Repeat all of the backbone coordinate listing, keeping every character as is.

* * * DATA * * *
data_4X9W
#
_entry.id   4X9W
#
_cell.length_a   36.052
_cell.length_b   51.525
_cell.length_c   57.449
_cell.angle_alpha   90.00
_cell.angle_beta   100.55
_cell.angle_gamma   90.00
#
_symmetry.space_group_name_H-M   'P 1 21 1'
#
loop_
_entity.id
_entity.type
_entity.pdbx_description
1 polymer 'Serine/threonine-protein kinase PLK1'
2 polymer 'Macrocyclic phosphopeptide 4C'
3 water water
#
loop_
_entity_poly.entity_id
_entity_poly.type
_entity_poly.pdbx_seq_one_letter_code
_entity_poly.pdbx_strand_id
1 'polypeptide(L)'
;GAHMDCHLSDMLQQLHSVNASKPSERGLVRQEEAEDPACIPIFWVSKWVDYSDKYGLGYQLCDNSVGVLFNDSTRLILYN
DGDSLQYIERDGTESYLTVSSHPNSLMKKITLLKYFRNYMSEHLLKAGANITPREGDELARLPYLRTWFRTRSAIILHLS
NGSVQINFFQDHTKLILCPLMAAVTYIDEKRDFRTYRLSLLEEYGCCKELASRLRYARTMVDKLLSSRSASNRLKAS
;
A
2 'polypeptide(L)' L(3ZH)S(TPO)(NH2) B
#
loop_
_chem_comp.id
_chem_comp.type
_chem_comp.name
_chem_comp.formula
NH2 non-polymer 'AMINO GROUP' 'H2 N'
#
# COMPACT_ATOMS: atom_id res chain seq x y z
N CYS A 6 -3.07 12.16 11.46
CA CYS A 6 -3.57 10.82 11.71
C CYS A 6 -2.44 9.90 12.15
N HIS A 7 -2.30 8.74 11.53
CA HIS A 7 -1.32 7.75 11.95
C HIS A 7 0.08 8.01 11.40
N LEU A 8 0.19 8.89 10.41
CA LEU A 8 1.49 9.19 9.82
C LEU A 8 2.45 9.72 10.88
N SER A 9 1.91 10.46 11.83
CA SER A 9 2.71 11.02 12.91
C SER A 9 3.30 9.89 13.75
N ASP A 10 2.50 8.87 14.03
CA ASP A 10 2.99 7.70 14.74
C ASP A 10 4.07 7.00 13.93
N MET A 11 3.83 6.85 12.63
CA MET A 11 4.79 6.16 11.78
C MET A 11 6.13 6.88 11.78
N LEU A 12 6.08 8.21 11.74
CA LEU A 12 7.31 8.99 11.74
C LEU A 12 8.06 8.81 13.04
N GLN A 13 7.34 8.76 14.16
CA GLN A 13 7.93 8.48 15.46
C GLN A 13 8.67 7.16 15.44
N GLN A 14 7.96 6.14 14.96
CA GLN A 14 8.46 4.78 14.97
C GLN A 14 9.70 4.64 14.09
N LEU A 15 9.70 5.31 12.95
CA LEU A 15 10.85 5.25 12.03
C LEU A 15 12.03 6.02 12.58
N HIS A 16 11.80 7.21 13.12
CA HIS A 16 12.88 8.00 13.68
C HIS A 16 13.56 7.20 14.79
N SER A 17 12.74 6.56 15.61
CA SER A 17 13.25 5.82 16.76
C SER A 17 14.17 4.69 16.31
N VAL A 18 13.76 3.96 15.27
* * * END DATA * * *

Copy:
data_4X9W
#
_entry.id   4X9W
#
_cell.length_a   36.052
_cell.length_b   51.525
_cell.length_c   57.449
_cell.angle_alpha   90.00
_cell.angle_beta   100.55
_cell.angle_gamma   90.00
#
_symmetry.space_group_name_H-M   'P 1 21 1'
#
loop_
_entity.id
_entity.type
_entity.pdbx_description
1 polymer 'Serine/threonine-protein kinase PLK1'
2 polymer 'Macrocyclic phosphopeptide 4C'
3 water water
#
loop_
_entity_poly.entity_id
_entity_poly.type
_entity_poly.pdbx_seq_one_letter_code
_entity_poly.pdbx_strand_id
1 'polypeptide(L)'
;GAHMDCHLSDMLQQLHSVNASKPSERGLVRQEEAEDPACIPIFWVSKWVDYSDKYGLGYQLCDNSVGVLFNDSTRLILYN
DGDSLQYIERDGTESYLTVSSHPNSLMKKITLLKYFRNYMSEHLLKAGANITPREGDELARLPYLRTWFRTRSAIILHLS
NGSVQINFFQDHTKLILCPLMAAVTYIDEKRDFRTYRLSLLEEYGCCKELASRLRYARTMVDKLLSSRSASNRLKAS
;
A
2 'polypeptide(L)' L(3ZH)S(TPO)(NH2) B
#
loop_
_chem_comp.id
_chem_comp.type
_chem_comp.name
_chem_comp.formula
NH2 non-polymer 'AMINO GROUP' 'H2 N'
#
# COMPACT_ATOMS: atom_id res chain seq x y z
N CYS A 6 -3.07 12.16 11.46
CA CYS A 6 -3.57 10.82 11.71
C CYS A 6 -2.44 9.90 12.15
N HIS A 7 -2.30 8.74 11.53
CA HIS A 7 -1.32 7.75 11.95
C HIS A 7 0.08 8.01 11.40
N LEU A 8 0.19 8.89 10.41
CA LEU A 8 1.49 9.19 9.82
C LEU A 8 2.45 9.72 10.88
N SER A 9 1.91 10.46 11.83
CA SER A 9 2.71 11.02 12.91
C SER A 9 3.30 9.89 13.75
N ASP A 10 2.50 8.87 14.03
CA ASP A 10 2.99 7.70 14.74
C ASP A 10 4.07 7.00 13.93
N MET A 11 3.83 6.85 12.63
CA MET A 11 4.79 6.16 11.78
C MET A 11 6.13 6.88 11.78
N LEU A 12 6.08 8.21 11.74
CA LEU A 12 7.31 8.99 11.74
C LEU A 12 8.06 8.81 13.04
N GLN A 13 7.34 8.76 14.16
CA GLN A 13 7.93 8.48 15.46
C GLN A 13 8.67 7.16 15.44
N GLN A 14 7.96 6.14 14.96
CA GLN A 14 8.46 4.78 14.97
C GLN A 14 9.70 4.64 14.09
N LEU A 15 9.70 5.31 12.95
CA LEU A 15 10.85 5.25 12.03
C LEU A 15 12.03 6.02 12.58
N HIS A 16 11.80 7.21 13.12
CA HIS A 16 12.88 8.00 13.68
C HIS A 16 13.56 7.20 14.79
N SER A 17 12.74 6.56 15.61
CA SER A 17 13.25 5.82 16.76
C SER A 17 14.17 4.69 16.31
N VAL A 18 13.76 3.96 15.27